Hey, gang!

I’ve had some conversations lately with other game devs about that pain of writing rulebook copy. For me, this has always been kind of a non-issue because my day job is probably 25% writing technical manuals, specifications, procedures, and process flows. It’s not a huge stretch to go from software to tabletop games. Procedures are procedures. However, it made me wonder how I could help other devs who may not have the experience that I do with technical writing. The rules writing aspect of game design does have a tendency to sap some of the fun out of the entire thing, even if you do know how to do it, let alone if you’re lost downstream without a paddle.

Writing rules is a lot more than just listing out the steps for how to play the game. There’s a science and an art to it that aren’t automatically known just because you’ve created a game. There’s complexity vs. simplicity to consider; not everyone wants to pore through 40 pages of rules before they can play a game. There are examples to consider; when do you need to illustrate a point with a tangible reference? There are loopholes to consider; as well all know far too well, rules lawyers are commonplace in the gaming community.

So. How do you write rules? Well, rather than list out a bunch of tips for how to do it, I’m going to share an exercise with y’all that a college professor had my class do. It’s honestly one of the best single pieces of advice I’ve gotten with regard to technical writing. Ahem… without further ado, I present to you…

The Peanut Butter & Jelly Sandwich Challenge

Everyone knows how to make a peanut butter and jelly sandwich (or a peanut butter and jam sandwich if you’re across the pond). Because of this, very few people have need for a recipe. But imagine… just imagine that a friendly extraterrestrial landed in your back yard and, after you offered them your tasty peanut butter and jelly sandwich as a gift, they fell in love with it. Before they got back into their flying saucer and flew back home, they asked you to give them the ingredients and to write down the recipe for this Earthly delight.

You need to write down the procedures for how to make a peanut butter and jelly sandwich so that an alien can make it. (Feel free to replace the peanut butter with something else if you’ve got a peanut allergy, obvs. This could just as easily be the ham sandwich challenge, or any other easy-to-make ubiquitous food.)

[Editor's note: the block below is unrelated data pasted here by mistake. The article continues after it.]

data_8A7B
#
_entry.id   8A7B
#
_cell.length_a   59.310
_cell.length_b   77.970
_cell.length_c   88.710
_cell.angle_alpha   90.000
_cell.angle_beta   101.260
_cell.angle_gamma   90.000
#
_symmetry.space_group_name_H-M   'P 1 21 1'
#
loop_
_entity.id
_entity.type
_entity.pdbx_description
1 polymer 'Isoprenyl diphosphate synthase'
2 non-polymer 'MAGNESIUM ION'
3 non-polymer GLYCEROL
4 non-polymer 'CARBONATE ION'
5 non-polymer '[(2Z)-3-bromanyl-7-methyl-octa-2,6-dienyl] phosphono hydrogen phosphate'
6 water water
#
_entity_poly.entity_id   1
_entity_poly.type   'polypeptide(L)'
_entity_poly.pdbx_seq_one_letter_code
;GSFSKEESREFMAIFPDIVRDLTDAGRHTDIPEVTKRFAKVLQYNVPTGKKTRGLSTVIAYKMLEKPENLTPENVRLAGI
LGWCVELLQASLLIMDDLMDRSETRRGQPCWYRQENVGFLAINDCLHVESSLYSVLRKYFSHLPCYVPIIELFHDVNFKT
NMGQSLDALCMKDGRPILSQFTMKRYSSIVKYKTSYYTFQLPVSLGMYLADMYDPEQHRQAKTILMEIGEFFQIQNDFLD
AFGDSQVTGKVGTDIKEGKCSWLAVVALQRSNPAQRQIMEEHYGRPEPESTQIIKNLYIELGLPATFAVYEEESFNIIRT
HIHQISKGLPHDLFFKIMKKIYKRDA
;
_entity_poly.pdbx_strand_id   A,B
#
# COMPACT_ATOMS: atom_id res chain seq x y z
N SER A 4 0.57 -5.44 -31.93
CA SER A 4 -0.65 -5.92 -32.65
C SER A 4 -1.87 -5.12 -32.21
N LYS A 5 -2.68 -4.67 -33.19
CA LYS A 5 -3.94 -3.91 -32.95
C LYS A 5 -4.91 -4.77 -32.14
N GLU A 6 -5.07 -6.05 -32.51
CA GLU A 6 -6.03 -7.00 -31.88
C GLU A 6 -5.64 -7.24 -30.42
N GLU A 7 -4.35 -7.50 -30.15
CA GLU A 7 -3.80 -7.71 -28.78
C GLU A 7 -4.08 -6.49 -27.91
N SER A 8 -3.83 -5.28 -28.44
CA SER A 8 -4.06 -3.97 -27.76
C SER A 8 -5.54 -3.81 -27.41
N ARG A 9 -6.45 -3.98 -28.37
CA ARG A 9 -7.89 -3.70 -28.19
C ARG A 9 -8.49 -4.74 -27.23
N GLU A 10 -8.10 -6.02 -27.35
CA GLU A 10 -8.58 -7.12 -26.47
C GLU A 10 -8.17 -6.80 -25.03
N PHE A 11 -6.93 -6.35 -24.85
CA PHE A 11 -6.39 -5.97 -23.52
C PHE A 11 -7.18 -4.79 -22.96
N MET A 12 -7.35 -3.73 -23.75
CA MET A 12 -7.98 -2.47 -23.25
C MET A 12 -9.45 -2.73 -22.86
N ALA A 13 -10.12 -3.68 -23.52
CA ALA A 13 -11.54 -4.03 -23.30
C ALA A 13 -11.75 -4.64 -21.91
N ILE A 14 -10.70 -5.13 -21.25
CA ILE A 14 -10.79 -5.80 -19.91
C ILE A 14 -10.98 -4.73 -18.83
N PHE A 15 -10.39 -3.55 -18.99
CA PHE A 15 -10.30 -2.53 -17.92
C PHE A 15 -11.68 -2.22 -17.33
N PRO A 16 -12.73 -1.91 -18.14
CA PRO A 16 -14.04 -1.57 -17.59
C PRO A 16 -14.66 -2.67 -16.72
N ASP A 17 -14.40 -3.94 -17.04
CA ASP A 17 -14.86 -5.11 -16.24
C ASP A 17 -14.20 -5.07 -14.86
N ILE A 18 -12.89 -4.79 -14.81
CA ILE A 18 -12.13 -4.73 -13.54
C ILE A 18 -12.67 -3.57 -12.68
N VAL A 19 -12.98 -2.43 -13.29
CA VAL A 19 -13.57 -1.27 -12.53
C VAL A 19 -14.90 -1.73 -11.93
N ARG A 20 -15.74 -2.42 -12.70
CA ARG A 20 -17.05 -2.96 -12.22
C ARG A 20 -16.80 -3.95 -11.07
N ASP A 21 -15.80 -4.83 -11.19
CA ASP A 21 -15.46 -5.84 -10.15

1. Find a friend, a family member, a significant other, any willing victim, etc. to be your extraterrestrial with a craving for peanut butter and jelly sandwiches.
  2. Get a piece of paper and a writing utensil.
  3. Make sure you have peanut butter, jelly, bread, and a knife on hand.
  4. Write down step-by-step instructions for your alien friend for how to make a peanut butter and jelly sandwich.
  5. Your alien friend should follow your instructions, to the letter, and try to make the sandwich.

Note: This last one is the most important step, as it’s where the entire point of the exercise comes into play. The alien should essentially try to “break” your recipe, but without making up things that you didn’t write. For example, if you wrote, “Put the peanut butter on one piece of bread” they could simply place the unopened jar of peanut butter on top of the slice of bread. You didn’t give specific enough instructions – the alien’s cultural frame of reference is such that she can’t simply infer that you meant, “open the jar and spread the peanut butter with the knife.”

Your alien should be as creative as possible. It’s their job to find gaps in your procedures, even if it frustrates you. Keep revising your recipe again and again, until the alien can successfully make their peanut butter and jelly sandwich to your human, peanut butter and jelly-ivore standards. Or, ya know, until you get so frustrated that you have to deem your recipe as “good enough”… you can’t appease every single rules lawyer, after all!

 

Until next time, gang! Keep it plucky (and happy eating!),
Nick

 

 

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